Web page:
Free Shipping on $50+ orders!

Basket

Western Burnet Seeds

Sanguisorba officinalis

  • HOW TO GROW
  • FAST FACTS
  • REVIEWS

HOW TO GROW

Sowing: Direct sow in late fall, pressing into the surface of the soil. For spring planting, mix the seeds with moist sand and store in the refrigerator for 30 days before planting. Keep the soil lightly moist until germination, which usually takes 2-3 weeks. The seeds can also be started indoors 6-8 weeks before planting in spring. Keep seedlings lightly moist, and transplant them as soon as they have developed several leaves.

Growing: Water seedlings regularly until they become established; this plant grows best in moist soil. Seedlings grow rather slowly, usually flowering by their second year. Though they prefer moist soil, mature plants tolerate drought as well as poor soil. This plant will self-seed unless cut back after flowering has finished.

Harvesting: For cut flowers, choose stems with flowers that have just opened. Strip the foliage that will fall below the water level, and place in water immediately. This flower also makes an excellent choice for dried flower arrangements.

Seed Saving: At the end of the season the flowers will mature into a dark, dry seed head. Remove the seed heads as soon as they have matured, and spread them out to dry away from direct sunlight. Rub them lightly to separate the seed from the stem, and store the seed in a cool, dry place.

FAST FACTS

Common Names: Greater Burnet, Greater Salad Burnet, Great Burnet, Official Burnet

Latin Name: Sanguisorba officinalis

Species Origin: US Native Wildflower

Type: Native Wildflowers

Life Cycle: Perennial

USDA Zones: 1, 2, 3, 4, 5, 6, 7, 8, 9, 10

US Regions: California, Mountain, Arid/Desert, Plains/Texas, Midwest, Northern, Northeast, Southeast

Seeds per Ounce: 3,400

Stratification: No Stratification

Germination Ease: No Stratification

Height: 30 Inches

Size Price Quantity
XL Mylar Packet (~200 Seeds) $2.50 -+
1/4 Oz Mylar (7.09g) $4.80 -+
1 Oz Mylar (28.4g) $5.40 Sold Out
1/4 Lb Mylar (113g) $8.00 Sold Out
1 Lb Mylar (454g) $24.00 Sold Out
Add to Wishlist

DESCRIPTION

IN-STOCK ORDERS SHIP THE NEXT BUSINESS DAY VIA THE US POST OFFICE.

This well-loved plant has been used as a salad herb and garnish for centuries; its flavor has hints of cucumber and mint. Francis Bacon wrote of it as a popular choice for planting near garden pathways "to perfume the air most delightfully, being trodden on and crushed." The genus name "Sanguisorba" comes from the Latin words for "to stanch blood," referring to the plant's reputed ability to stop bleeding. The common name "burnet" comes from the Latin word for dark brown.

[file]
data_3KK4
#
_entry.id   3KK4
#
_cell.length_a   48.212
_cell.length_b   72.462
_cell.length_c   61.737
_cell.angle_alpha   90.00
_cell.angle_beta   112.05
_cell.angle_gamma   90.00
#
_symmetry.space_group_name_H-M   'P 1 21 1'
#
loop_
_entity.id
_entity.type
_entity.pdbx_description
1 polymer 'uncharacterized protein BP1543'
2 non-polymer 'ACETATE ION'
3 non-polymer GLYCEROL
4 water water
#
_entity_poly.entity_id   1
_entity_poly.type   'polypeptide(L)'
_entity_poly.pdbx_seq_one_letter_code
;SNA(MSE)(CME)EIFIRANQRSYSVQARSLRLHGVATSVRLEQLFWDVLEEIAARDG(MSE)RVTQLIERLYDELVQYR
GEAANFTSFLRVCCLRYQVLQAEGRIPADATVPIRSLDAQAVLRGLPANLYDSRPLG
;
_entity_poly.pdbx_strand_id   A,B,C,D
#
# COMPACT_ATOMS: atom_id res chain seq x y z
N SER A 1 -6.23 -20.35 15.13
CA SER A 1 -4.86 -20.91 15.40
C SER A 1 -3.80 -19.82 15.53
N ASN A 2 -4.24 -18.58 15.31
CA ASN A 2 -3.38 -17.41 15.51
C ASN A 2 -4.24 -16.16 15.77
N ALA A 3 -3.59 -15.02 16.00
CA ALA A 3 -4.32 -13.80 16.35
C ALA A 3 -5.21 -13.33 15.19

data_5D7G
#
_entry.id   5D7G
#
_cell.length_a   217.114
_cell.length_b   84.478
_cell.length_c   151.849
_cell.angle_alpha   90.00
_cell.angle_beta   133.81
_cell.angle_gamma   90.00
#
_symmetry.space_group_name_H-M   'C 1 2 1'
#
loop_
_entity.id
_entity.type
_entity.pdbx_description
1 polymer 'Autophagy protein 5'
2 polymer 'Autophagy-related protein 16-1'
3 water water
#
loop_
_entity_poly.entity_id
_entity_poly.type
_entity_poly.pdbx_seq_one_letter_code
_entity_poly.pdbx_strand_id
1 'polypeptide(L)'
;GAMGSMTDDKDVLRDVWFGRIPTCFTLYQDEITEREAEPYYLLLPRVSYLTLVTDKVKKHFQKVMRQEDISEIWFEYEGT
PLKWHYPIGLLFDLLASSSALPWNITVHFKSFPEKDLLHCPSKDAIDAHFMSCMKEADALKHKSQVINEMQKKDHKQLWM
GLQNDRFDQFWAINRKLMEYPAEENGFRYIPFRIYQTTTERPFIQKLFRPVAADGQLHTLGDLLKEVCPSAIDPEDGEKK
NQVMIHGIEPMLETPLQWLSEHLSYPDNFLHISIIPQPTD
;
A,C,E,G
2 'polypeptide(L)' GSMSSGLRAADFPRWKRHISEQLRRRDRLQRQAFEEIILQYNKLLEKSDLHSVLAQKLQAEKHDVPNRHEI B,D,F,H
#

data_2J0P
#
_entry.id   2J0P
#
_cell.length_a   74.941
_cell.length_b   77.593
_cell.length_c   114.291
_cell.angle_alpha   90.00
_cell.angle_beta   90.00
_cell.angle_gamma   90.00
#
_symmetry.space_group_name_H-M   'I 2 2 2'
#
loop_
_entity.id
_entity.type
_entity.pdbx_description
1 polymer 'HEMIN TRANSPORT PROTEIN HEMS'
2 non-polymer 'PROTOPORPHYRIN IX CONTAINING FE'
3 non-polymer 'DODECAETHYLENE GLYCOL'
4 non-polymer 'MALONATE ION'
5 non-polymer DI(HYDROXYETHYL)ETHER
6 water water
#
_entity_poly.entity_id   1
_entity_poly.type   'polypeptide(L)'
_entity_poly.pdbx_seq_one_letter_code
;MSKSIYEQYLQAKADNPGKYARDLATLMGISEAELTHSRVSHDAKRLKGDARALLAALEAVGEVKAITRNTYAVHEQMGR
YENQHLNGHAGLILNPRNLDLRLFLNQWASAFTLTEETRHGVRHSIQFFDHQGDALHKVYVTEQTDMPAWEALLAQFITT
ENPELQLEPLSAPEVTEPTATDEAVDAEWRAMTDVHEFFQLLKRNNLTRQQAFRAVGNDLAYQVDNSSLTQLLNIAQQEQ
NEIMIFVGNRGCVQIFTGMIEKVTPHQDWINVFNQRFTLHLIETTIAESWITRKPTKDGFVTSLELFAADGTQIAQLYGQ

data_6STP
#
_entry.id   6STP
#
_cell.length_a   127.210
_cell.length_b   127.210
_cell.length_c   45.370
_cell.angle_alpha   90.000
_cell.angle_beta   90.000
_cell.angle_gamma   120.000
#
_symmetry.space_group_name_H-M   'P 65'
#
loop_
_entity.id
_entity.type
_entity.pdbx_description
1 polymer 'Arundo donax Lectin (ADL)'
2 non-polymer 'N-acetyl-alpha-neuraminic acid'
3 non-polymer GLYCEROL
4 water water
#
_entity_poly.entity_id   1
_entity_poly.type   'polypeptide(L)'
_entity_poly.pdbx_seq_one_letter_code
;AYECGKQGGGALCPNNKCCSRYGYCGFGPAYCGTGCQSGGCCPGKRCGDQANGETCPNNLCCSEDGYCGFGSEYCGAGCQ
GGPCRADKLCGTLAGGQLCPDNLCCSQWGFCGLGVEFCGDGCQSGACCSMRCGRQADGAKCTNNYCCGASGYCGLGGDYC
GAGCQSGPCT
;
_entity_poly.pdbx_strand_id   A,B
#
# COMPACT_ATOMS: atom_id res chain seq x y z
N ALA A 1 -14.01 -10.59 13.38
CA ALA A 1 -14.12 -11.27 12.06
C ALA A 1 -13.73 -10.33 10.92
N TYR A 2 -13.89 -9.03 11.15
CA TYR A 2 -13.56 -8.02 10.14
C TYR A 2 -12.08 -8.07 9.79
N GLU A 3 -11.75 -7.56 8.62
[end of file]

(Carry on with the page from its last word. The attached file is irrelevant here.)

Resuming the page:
HOW TO GROW

Sowing: Direct sow in late fall, pressing into the surface of the soil. For spring planting, mix the seeds with moist sand and store in the refrigerator for 30 days before planting. Keep the soil lightly moist until germination, which usually takes 2-3 weeks. The seeds can also be started indoors 6-8 weeks before planting in spring. Keep seedlings lightly moist, and transplant them as soon as they have developed several leaves.

Growing: Water seedlings regularly until they become established; this plant grows best in moist soil. Seedlings grow rather slowly, usually flowering by their second year. Though they prefer moist soil, mature plants tolerate drought as well as poor soil. This plant will self-seed unless cut back after flowering has finished.

Harvesting: For cut flowers, choose stems with flowers that have just opened. Strip the foliage that will fall below the water level, and place in water immediately. This flower also makes an excellent choice for dried flower arrangements.

Seed Saving: At the end of the season the flowers will mature into a dark, dry seed head. Remove the seed heads as soon as they have matured, and spread them out to dry away from direct sunlight. Rub them lightly to separate the seed from the stem, and store the seed in a cool, dry place.

FAST FACTS

Common Names: Greater Burnet, Greater Salad Burnet, Great Burnet, Official Burnet

Latin Name: Sanguisorba officinalis

Species Origin: US Native Wildflower

Type: Native Wildflowers

Life Cycle: Perennial

USDA Zones: 1, 2, 3, 4, 5, 6, 7, 8, 9, 10

US Regions: California, Mountain, Arid/Desert, Plains/Texas, Midwest, Northern, Northeast, Southeast

Seeds per Ounce: 3,400

Stratification: No Stratification

Germination Ease: No Stratification

Height: 30 Inches

Reviews